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“Meets All Conditions” – Fiction by Kalpana Negi

The Voice - Barnett Newman, 1950
The Voice – Barnett Newman, 1950

A woman’s obsessive search for purity drives  “Meets All Conditions,”   Kalpana Negi‘s intriguingly surreal short fiction from our Winter 2016 issue.

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THE ORDER OF THE THINGS WAS TO MAINTAIN UTMOST PURITY. The obsession so pathological, neurotic, crazy and fanatic and infused with a hyperbole stretched so far that it laughed at its own ridiculousness. Purity: A non-existing black hole, milk curdled with sourness and floating in whey—undefined, disbanded, scattered. A bad joke constructed to collapse on a passer-by. That’s why when she was told she needed a “pure” box, Gita simply threw a fit. She slapped that woman Mala on the face, pulled her from the cushy chair and dragged her out of the house.

“I swear I can help you!” But Mala was standing on the porch by now. As a woman, that word exploded a bomb within Gita, its hidden connotations angered her. But it had to be found, the pure box, it was important for her survival now. The dew drops of reasoning cooled her head and she thought about it calmly.

“Do you mean anything that can be touched, felt or seen?” But it was not the box she was talking about.

“That’s right.” Mala was back again on Gita’s invitation.

Because the bigger problem than finding a pure box for it was to know whether what she wanted to sell was eligible at all. A person’s voice could certainly not be touched, felt or seen. Not in orthodox ways at least.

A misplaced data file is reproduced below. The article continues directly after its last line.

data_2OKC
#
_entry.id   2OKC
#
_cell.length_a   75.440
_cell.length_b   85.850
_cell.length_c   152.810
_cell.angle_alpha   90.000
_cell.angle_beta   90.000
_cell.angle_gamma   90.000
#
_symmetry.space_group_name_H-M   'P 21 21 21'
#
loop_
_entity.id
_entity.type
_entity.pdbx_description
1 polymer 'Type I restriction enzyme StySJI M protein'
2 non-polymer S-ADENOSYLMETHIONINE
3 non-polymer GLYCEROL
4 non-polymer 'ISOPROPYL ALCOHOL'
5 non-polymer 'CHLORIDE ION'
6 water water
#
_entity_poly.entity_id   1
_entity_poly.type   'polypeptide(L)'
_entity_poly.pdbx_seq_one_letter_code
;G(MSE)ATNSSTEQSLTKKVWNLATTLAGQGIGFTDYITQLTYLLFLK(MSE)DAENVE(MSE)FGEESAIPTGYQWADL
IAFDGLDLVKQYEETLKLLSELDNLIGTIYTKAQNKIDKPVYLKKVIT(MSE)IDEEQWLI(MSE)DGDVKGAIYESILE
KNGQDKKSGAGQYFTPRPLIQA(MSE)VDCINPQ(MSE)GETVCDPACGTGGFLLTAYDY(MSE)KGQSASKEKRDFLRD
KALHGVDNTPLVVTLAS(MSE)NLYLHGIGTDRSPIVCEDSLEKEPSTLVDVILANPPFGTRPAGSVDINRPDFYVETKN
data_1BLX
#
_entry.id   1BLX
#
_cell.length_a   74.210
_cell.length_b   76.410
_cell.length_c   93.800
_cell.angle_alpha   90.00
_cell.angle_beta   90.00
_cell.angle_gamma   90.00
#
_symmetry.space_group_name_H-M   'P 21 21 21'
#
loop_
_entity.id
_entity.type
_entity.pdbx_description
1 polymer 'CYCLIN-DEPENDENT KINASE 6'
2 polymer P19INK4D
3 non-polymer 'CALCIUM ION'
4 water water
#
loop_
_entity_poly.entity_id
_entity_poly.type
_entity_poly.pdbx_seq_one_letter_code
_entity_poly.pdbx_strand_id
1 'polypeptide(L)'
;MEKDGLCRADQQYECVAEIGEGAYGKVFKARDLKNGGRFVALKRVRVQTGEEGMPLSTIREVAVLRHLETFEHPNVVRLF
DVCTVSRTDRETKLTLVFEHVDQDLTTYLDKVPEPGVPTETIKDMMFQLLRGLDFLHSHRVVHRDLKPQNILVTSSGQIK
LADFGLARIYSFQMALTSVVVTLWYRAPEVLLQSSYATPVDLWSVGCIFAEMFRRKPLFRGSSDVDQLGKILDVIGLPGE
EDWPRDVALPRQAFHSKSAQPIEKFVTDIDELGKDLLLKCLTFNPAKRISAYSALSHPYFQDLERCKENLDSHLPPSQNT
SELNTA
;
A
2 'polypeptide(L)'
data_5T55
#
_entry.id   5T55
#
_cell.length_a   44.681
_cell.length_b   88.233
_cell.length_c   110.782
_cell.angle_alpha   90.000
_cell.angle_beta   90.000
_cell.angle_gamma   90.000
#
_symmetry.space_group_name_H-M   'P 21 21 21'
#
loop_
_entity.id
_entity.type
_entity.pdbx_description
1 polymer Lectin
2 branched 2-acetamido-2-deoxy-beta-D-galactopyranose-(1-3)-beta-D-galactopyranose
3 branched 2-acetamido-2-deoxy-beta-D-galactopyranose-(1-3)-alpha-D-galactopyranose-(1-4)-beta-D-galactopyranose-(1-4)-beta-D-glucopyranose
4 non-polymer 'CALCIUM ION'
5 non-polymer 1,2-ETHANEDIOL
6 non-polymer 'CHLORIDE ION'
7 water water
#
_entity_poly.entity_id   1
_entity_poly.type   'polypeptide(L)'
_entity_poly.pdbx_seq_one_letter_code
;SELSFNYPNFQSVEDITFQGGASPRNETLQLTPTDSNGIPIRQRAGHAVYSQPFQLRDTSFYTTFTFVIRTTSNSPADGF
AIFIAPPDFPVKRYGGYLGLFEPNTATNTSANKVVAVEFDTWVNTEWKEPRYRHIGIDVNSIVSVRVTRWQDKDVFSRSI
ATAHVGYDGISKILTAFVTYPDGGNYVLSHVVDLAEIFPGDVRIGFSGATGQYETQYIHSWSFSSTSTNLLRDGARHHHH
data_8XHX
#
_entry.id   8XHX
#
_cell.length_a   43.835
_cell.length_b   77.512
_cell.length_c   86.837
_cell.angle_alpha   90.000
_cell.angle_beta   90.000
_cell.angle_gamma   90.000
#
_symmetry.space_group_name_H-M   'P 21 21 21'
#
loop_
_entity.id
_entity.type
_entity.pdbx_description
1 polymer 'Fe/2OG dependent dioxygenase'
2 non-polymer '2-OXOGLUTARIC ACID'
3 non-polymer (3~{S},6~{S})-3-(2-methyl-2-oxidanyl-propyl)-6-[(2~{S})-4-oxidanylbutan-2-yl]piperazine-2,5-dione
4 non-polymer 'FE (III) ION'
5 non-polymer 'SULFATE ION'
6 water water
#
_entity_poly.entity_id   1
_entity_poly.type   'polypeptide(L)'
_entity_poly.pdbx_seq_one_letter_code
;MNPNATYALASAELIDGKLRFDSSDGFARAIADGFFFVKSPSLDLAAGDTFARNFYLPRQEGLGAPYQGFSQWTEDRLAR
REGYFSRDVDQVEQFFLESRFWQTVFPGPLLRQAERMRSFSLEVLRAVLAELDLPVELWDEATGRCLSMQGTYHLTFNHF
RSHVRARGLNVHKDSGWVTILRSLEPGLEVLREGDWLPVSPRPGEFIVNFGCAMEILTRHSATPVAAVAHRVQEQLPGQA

“Of course it can be!” Mala pressed Gita’s hand, as if trying to squeeze a nod out of her. “Watch this.” She made a small ringlet with her lips and emitted a sound. What started as a hiss and developed into a whistle became a roar that could not be likened to any sound that existed on the planet. Like a flute that starts off easy and loses its temper. That sound broke a few glasses, invited bursts of loud and nasty comments from the neighbors and proved its point. “You see what I mean?”

But Gita was unconvinced. A wave sneaks into your brain through a tiny, inverted, snugly fitted loudspeaker in the ear canal and unsettles sleeping toddler-like tiny hair. Result? Voices you hear. How can a thing like that be touched, felt or seen? Gita continued to argue within herself and out. “But you know, I would say, even sorrow, happiness and anger are more tangible than voice. What did you sell?” Gita picked up a biscuit and bit on it with her slightly protruded teeth, wanting to really hear than be heard.


“Very wise.”

“Well, it was in high demand back then. Now everyone has it and no one wants it. They even have software.”

“Does hatred need a ‘pure’ box too?”

“No.” Of course not. Hatred can’t be infected with love. Hatred, like poison, turns everything into itself.

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